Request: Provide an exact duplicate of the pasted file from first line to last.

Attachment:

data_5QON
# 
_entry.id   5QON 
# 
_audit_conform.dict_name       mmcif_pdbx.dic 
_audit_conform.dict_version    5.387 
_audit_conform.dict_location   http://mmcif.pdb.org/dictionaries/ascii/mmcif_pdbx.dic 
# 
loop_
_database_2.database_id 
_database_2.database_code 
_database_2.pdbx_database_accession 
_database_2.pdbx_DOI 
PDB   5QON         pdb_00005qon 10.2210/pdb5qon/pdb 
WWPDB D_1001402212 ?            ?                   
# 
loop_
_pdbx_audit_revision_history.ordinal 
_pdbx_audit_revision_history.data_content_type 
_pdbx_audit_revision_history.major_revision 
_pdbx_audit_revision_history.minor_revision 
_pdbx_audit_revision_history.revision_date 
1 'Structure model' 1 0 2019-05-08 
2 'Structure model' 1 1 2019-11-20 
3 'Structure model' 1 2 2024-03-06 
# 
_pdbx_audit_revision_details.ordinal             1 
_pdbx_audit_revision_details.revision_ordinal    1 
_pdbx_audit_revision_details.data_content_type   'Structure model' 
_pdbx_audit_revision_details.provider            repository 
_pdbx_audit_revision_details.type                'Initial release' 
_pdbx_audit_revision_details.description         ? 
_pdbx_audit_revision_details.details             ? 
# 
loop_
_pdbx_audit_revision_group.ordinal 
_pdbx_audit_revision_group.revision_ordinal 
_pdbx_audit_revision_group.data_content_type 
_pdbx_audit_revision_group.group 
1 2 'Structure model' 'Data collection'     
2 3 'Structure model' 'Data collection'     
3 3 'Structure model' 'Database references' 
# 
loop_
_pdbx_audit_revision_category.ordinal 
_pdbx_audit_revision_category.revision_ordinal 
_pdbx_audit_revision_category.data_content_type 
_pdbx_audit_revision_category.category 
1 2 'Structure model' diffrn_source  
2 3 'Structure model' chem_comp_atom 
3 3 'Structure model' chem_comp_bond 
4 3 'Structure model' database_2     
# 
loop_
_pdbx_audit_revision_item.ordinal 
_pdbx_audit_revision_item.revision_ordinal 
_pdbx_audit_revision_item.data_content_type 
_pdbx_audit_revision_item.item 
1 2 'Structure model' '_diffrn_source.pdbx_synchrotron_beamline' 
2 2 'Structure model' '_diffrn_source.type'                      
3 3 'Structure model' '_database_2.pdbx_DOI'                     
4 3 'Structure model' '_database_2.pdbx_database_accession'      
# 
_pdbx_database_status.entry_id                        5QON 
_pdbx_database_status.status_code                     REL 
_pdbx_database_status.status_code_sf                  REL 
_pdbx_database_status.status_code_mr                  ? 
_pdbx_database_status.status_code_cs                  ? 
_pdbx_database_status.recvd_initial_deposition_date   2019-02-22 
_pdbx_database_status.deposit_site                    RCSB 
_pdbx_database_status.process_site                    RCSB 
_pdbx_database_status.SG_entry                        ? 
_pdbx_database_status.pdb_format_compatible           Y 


data_5QON
# 
_entry.id   5QON 
# 
_audit_conform.dict_name       mmcif_pdbx.dic 
_audit_conform.dict_version    5.387 
_audit_conform.dict_location   http://mmcif.pdb.org/dictionaries/ascii/mmcif_pdbx.dic 
# 
loop_
_database_2.database_id 
_database_2.database_code 
_database_2.pdbx_database_accession 
_database_2.pdbx_DOI 
PDB   5QON         pdb_00005qon 10.2210/pdb5qon/pdb 
WWPDB D_1001402212 ?            ?                   
# 
loop_
_pdbx_audit_revision_history.ordinal 
_pdbx_audit_revision_history.data_content_type 
_pdbx_audit_revision_history.major_revision 
_pdbx_audit_revision_history.minor_revision 
_pdbx_audit_revision_history.revision_date 
1 'Structure model' 1 0 2019-05-08 
2 'Structure model' 1 1 2019-11-20 
3 'Structure model' 1 2 2024-03-06 
# 
_pdbx_audit_revision_details.ordinal             1 
_pdbx_audit_revision_details.revision_ordinal    1 
_pdbx_audit_revision_details.data_content_type   'Structure model' 
_pdbx_audit_revision_details.provider            repository 
_pdbx_audit_revision_details.type                'Initial release' 
_pdbx_audit_revision_details.description         ? 
_pdbx_audit_revision_details.details             ? 
# 
loop_
_pdbx_audit_revision_group.ordinal 
_pdbx_audit_revision_group.revision_ordinal 
_pdbx_audit_revision_group.data_content_type 
_pdbx_audit_revision_group.group 
1 2 'Structure model' 'Data collection'     
2 3 'Structure model' 'Data collection'     
3 3 'Structure model' 'Database references' 
# 
loop_
_pdbx_audit_revision_category.ordinal 
_pdbx_audit_revision_category.revision_ordinal 
_pdbx_audit_revision_category.data_content_type 
_pdbx_audit_revision_category.category 
1 2 'Structure model' diffrn_source  
2 3 'Structure model' chem_comp_atom 
3 3 'Structure model' chem_comp_bond 
4 3 'Structure model' database_2     
# 
loop_
_pdbx_audit_revision_item.ordinal 
_pdbx_audit_revision_item.revision_ordinal 
_pdbx_audit_revision_item.data_content_type 
_pdbx_audit_revision_item.item 
1 2 'Structure model' '_diffrn_source.pdbx_synchrotron_beamline' 
2 2 'Structure model' '_diffrn_source.type'                      
3 3 'Structure model' '_database_2.pdbx_DOI'                     
4 3 'Structure model' '_database_2.pdbx_database_accession'      
# 
_pdbx_database_status.entry_id                        5QON 
_pdbx_database_status.status_code                     REL 
_pdbx_database_status.status_code_sf                  REL 
_pdbx_database_status.status_code_mr                  ? 
_pdbx_database_status.status_code_cs                  ? 
_pdbx_database_status.recvd_initial_deposition_date   2019-02-22 
_pdbx_database_status.deposit_site                    RCSB 
_pdbx_database_status.process_site                    RCSB 
_pdbx_database_status.SG_entry                        ? 
_pdbx_database_status.pdb_format_compatible           Y 